4. Cut out fruited stems of raspberries to their base and tie in new canes.
5. Plant out container-sown leeks and brassicas for winter cropping.
6. Thin apples after the ‘June drop’. Leave 2 or 3 fruit in each group for larger, better quality fruit.

1. Ensure plants such as tomatoes in growing bags get even, consistent water. Sow bare patches of ground with green manures or late crops.
2. Summer prune apple and pear espaliers, fans and cordons. Cut whippy stems back to four or five buds.
3. Tie in and train new blackberry canes.
4. Celery and endive require earthing up for a tender and sweet harvest.
5. Prepare new strawberry beds, adding plenty of well-rotted manure or compost.

1. Deadhead perennials such as lupins and delphiniums for a late flush of flowers.
2. Collect seeds of early-flowering plants such as aquilegia, poppies and alliums.
3. Cut sweet peas, water well and mulch heavily to prolong flowering.
4. Take cuttings of evergreens such as rhododendrons, camellias and heathers.
5. Keep camellias in pots and the open ground moist for lots of flowers next year.
6. Trim large-leaved topiary like bay or holly. Photograph the garden now to help you plan changes in autumn or spring.

1. Damp down glasshouse floors to discourage red spider mite.
2. Orange spots on pear leaves indicate rust. Pick these off as soon as seen.
3. To avoid mildew, ensure wall-trained roses and honeysuckle are well watered.

1. Mow at least once a week, raising the blades if rainfall is low.
2. Lawns sown or turfed in spring will need extra water in their first summer.


Top 10 Jobs For August
1. Prune Wisteria
2. Don’t delay summer pruning restricted fruits
3. Deadhead flowering plants regularly
4. Watering! Particularly containers, and new plants - preferably with grey recycled water or stored rainwater
5. Collect seed from favourite plants
6. Harvest sweetcorn and other vegetables as they become ready
7. Continue cutting out old fruited canes on raspberries
8. Lift and pot up rooted strawberry runners
9. Keep ponds and water features topped up
10. Feed the soil with green manures


Important seasonal jobs for September

1. Divide herbaceous perennials
2. Pick autumn raspberries
3. Collect and sow seed from perennials and hardy annuals
4. Dig up remaining potatoes before slug damage spoils them
5. Net ponds before leaf fall gets underway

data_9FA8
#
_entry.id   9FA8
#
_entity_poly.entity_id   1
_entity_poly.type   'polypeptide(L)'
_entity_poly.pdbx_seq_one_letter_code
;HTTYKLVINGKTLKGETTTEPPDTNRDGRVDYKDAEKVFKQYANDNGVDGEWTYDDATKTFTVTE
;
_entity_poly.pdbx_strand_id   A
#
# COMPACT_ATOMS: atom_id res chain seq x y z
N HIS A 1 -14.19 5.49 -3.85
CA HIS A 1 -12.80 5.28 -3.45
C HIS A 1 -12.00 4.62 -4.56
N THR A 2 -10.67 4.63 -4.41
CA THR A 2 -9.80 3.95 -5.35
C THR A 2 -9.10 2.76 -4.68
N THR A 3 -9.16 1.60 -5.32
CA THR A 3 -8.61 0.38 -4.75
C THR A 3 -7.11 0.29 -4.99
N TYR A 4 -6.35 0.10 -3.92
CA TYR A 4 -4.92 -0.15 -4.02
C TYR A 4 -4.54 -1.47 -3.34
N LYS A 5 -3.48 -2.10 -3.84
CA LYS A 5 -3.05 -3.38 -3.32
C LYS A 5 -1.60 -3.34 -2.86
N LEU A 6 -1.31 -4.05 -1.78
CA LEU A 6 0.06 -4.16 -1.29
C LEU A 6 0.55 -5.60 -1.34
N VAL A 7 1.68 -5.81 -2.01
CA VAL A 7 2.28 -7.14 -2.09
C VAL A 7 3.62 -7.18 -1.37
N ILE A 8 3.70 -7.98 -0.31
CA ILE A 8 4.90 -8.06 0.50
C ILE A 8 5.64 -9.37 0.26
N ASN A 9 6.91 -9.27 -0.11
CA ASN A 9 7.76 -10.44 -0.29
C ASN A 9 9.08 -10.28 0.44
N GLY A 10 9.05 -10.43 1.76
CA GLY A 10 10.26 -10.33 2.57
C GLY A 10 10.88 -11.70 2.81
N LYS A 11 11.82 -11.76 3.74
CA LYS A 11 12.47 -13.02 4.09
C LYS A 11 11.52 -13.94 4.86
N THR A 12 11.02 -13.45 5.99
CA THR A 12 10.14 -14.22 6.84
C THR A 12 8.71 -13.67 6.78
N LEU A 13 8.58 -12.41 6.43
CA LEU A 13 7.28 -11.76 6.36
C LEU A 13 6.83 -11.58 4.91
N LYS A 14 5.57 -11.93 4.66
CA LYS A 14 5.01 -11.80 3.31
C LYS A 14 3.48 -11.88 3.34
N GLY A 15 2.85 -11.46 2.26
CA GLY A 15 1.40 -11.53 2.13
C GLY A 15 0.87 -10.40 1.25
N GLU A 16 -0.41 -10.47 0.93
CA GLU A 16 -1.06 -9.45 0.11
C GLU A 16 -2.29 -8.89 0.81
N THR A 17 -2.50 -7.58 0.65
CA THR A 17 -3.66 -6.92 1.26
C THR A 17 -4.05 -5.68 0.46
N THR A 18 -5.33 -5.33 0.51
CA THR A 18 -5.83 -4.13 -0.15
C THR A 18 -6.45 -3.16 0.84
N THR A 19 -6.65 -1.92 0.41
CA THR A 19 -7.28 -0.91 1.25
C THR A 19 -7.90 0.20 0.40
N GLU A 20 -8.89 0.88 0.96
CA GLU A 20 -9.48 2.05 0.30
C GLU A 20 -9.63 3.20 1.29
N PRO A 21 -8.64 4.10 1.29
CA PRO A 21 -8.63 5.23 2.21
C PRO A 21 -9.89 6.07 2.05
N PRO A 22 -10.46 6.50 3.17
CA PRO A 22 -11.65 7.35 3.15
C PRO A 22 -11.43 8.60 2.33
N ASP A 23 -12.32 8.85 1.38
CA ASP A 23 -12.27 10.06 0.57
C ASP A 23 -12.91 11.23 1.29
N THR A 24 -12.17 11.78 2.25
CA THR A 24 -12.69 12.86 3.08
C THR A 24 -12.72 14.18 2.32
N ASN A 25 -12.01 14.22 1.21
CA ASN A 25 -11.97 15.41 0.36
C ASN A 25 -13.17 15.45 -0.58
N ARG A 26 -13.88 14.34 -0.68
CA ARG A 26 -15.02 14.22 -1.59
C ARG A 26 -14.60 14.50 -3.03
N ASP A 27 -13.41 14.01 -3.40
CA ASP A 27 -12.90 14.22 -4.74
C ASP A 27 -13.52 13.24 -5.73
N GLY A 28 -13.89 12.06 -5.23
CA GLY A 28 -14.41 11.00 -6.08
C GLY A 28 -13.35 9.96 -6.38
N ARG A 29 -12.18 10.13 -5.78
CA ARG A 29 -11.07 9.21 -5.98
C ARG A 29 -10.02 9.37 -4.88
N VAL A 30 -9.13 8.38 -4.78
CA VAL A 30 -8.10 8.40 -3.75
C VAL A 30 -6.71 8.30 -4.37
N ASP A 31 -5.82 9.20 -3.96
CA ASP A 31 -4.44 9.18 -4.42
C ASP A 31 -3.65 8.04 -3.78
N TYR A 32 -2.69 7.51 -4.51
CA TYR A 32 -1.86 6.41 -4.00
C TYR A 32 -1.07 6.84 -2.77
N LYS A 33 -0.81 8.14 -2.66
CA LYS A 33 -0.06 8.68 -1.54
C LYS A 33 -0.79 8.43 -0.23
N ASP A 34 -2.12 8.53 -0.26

6. Keep up with watering of new plants, using rain or grey water if possible
7. Start to reduce the frequency of houseplant watering
8. Clean out cold frames and greenhouses so that they are ready for use in the autumn
9. Cover leafy vegetable crops with bird-proof netting
10. Plant spring flowering bulbs

Sow Oriental greens and spinach.
Onions sets to be over-wintered can be planted now.
Asparagus foliage can be cut down to ground level after it has browned.
Strawberry plants can still be established before winter arrives.

Prune late-summer-flowering shrubs.
Start autumn planting as the soil is still warm and rain should aid establishment.
Make or buy a compost bin to deal with debris from autumn tidy-ups.
Buy and plant spring-flowering bulbs including narcissi, anemones, crocus and Lilium candidum.
Establish cyclamen as growing plants; corms can be less successful as they are often too dried out.

For organic control of vine weevil grubs use nematodes. The soil should still be warm enough.
Pick up and dispose of fallen leaves affected by rose black spot.

Lawns need scarifying, aerating and feeding.
Prepare areas for reseeding and allow soil to settle before sowing.
Give meadows a final cut to a height of 7.5cm (5in).

Thin submerged oxygenators if necessary.
Net ponds to prepare for autumn leaf fall.
Continue removing blanket weed and duckweed as necessary


Important seasonal jobs for October
1. Harvest any remaining pumpkins, squashes and marrows before the first frosts of the season.
2. October is an ideal time to lay turf onto well-prepared soil.
3. Cut out fruited canes of hybrid berries - and tie in the new growth.
4. Pick any remaining apples and pears before they become frosted.
5. Finish planting spring flowering bulbs such as Narcissus and Crocus
6. Order fruit trees and bushes early, as the most desirable cultivars often sell out quickly

Lift potatoes, beetroot and carrots and store in frost-free, dry conditions.
Plant strawberry plants or rooted runners into well-prepared soil or pots.
Take hardwood cuttings of blackcurrants.
Lift and divide rhubarb crowns.

Lift cannas and dahlias once the foliage has been blackened by frost.
Shred and compost woody material.
Divide herbaceous perennials.
To propagate evergreen shrubs, take semi-ripe cuttings now.